A slippery slope fallacy is a form of reasoning where it is argued that taking one step in some direction will inevitably (or with very high probability) result in a number of subsequent steps being taken in the same direction, culminating in some extremely undesirable outcome. Slippery slope arguments are rhetorically powerful because they can discredit a seemingly innocuous action by linking it with a clearly undesirable, extreme outcome that it is argued to be likely to bring about. As for most informal fallacies, slippery slope reasoning is not always fallacious. Whether or not a given instance of slippery slope reasoning is fallacious depends upon how carefully the inevitability of the steps linking the initial to the final undesirable outcome has been established. This is sometimes phrased in turns of how compelling is the argument that the slope is truly ‘slippery’. A slippery slope fallacy is only committed when it is asserted that a slope is slippery without sufficient argument or justification. Consider first an example of a valid slippery slope argument:
“Be careful with that ball near the stairs. If the ball falls down onto the first step, it will bounce around and fall down to the second step, and from there to the third step, and so on until eventually it will fall all the way down to the bottom of the steps, and then you’ll have to go all the way down to pick it up.”
This argument gives a specific reason as to why the ball initially falling down the first step (which is presumably in itself not a problem) will lead to it falling down onto the second step, and so on eventually until it reaches the bottom (presumably a highly undesirable outcome). As such, the argument has clearly established the ‘slipperiness’ of the slope, and so no fallacy is committed. Consider now an example of an invalid (fallacious) slippery slope argument:
“If we introduce restrictions on freedom of speech, before long pressure groups will by lobbying politicians for more and more restrictions, and eventually we will end up in a police state where everything we say must be approved by the government.”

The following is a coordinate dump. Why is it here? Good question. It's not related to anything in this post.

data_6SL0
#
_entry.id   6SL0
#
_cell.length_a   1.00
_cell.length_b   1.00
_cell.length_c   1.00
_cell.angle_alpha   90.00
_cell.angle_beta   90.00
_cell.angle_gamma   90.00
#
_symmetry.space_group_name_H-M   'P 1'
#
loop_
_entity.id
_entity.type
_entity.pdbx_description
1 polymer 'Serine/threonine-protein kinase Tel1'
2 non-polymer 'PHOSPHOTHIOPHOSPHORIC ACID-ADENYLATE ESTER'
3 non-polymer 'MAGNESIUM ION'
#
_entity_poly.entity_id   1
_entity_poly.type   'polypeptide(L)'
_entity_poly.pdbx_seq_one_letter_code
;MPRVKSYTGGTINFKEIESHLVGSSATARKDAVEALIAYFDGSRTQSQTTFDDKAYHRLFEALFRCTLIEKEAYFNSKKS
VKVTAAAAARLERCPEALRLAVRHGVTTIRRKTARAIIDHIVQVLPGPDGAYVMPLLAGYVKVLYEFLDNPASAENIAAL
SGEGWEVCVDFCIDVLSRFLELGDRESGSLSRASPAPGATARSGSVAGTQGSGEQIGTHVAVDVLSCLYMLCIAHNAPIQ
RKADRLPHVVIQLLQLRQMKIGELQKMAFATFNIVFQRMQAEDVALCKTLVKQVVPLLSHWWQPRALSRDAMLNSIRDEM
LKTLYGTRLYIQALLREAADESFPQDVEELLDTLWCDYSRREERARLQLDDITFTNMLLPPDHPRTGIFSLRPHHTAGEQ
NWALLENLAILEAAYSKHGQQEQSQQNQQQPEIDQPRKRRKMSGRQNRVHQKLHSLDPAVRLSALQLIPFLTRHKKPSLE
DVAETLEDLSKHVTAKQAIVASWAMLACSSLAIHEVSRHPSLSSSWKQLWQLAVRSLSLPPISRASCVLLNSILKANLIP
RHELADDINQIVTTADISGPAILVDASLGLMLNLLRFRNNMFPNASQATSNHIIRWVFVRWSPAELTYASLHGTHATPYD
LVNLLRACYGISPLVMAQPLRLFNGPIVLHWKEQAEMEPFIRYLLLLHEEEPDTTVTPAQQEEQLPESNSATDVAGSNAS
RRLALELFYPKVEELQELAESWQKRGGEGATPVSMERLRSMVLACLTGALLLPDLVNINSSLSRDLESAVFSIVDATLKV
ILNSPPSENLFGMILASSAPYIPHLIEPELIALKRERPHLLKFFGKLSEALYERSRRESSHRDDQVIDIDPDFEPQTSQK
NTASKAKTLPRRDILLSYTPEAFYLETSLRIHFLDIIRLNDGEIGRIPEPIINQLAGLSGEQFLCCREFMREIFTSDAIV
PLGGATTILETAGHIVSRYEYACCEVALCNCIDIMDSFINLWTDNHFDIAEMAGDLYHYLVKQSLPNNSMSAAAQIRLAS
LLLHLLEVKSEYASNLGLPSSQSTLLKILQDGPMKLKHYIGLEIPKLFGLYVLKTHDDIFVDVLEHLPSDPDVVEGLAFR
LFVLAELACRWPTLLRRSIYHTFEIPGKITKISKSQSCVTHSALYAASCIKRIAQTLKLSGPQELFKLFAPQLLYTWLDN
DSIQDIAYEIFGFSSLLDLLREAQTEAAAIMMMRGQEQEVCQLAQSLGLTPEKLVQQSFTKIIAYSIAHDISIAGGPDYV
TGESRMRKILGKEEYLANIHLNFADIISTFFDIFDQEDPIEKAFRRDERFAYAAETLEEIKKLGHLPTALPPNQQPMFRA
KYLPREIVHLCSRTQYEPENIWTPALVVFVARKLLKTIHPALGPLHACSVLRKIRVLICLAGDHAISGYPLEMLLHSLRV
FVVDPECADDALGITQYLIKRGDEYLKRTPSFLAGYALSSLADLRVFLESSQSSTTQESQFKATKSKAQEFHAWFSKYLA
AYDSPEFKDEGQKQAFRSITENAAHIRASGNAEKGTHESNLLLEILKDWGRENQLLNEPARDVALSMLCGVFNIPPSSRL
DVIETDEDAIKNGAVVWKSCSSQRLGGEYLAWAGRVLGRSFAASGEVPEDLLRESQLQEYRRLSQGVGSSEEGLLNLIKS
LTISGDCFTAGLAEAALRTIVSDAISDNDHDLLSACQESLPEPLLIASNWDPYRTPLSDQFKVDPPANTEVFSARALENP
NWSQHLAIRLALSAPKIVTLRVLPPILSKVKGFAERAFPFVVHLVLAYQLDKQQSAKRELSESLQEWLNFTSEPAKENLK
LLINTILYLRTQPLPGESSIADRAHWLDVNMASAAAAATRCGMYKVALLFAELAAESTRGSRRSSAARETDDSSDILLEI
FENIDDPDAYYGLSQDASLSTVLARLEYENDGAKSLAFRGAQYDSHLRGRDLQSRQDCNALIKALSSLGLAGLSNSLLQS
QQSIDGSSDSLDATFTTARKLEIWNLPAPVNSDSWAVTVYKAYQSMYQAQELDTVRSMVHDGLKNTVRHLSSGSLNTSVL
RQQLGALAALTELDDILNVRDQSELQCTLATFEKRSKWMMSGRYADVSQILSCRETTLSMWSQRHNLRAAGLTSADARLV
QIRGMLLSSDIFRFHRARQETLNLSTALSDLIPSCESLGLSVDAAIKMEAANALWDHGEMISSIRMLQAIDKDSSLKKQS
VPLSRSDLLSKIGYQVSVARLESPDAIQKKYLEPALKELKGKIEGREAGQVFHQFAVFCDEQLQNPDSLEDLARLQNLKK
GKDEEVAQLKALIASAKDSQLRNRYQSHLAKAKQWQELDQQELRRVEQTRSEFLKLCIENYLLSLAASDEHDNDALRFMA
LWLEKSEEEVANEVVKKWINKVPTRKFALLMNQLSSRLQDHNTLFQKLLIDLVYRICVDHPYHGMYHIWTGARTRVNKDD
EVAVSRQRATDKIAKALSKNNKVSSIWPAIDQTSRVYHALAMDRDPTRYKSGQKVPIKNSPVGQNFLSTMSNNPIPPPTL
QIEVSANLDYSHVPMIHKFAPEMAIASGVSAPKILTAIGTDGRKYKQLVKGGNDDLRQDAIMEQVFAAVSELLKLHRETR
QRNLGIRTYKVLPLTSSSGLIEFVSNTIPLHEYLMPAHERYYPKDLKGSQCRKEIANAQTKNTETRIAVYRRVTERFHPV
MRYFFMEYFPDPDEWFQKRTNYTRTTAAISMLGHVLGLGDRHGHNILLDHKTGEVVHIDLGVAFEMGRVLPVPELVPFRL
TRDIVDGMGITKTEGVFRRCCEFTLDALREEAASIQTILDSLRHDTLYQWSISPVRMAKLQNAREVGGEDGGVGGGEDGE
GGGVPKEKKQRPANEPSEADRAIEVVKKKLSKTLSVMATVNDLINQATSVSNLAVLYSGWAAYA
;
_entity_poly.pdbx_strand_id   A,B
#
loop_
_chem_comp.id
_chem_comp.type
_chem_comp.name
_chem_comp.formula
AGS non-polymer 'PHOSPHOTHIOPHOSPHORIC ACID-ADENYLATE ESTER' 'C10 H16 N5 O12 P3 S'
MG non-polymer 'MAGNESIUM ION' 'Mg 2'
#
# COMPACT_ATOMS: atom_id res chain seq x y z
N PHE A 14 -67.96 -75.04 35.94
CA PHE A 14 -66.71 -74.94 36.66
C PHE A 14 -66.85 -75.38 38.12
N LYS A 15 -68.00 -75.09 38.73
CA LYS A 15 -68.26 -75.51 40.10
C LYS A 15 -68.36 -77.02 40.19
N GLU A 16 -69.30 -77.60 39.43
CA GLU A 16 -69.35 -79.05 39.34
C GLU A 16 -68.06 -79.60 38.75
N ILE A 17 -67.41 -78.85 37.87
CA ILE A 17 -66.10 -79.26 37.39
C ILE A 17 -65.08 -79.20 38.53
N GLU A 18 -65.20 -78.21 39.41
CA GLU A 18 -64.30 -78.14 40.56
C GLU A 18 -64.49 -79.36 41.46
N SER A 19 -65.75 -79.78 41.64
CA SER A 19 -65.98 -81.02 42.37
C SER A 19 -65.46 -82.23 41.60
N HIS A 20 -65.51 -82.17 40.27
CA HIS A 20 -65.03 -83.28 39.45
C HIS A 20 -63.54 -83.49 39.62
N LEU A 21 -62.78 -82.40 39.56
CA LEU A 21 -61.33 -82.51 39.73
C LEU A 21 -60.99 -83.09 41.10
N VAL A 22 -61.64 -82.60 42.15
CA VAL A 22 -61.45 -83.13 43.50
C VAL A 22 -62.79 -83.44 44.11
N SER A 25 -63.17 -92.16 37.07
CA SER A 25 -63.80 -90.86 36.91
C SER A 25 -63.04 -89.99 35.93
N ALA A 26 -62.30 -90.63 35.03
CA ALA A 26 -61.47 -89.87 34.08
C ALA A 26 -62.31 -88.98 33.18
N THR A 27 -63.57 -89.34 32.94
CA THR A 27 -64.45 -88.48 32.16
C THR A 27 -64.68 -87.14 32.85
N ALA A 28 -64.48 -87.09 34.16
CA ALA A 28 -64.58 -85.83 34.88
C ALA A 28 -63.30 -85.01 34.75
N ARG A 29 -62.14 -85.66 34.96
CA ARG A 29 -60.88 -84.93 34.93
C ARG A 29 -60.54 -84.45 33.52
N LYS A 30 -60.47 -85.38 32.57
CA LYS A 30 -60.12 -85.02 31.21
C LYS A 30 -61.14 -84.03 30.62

This argument is fallacious because it is not made clear why introducing some restrictions on freedom of speech would inevitably, or even likely, lead to more and more restrictions, culminating in a police state. Although it is possible that introducing some restrictions on freedom of speech could lead to more being introduced, no reason is given as to why this would necessarily occur, or why this would continue until the very extreme outcome of a police state was reached. Thus, this argument fails to establish that the slope is truly as ‘slippery’ as has been implied. Perhaps with some additional arguments, the slippery slope fallacy could be avoided, but as it stands this argument merely asserts the extreme outcome without providing adequate basis for it, and therefore commits the slippery slope fallacy.
The slippery slope argument is most common in legal and moral debates, where it is common to hear the claim that if such and such is allowed, or if some policy is enacted, then it will inevitably lead to some extreme outcome of allowing horrific crimes, or of terrible policies that none would support. Unless very specific, clear reasons are given as to why the first step in the process would necessarily lead to the extreme case, such inferences commit the slippery slope fallacy.
Slippery slope fallacy: overview from the Nikor Project
Slippery slope fallacy: overview from Logical Fallacies
Slippery slope: overview from Logically Fallacious
The slippery slope: useful introduction with examples from The Logical Place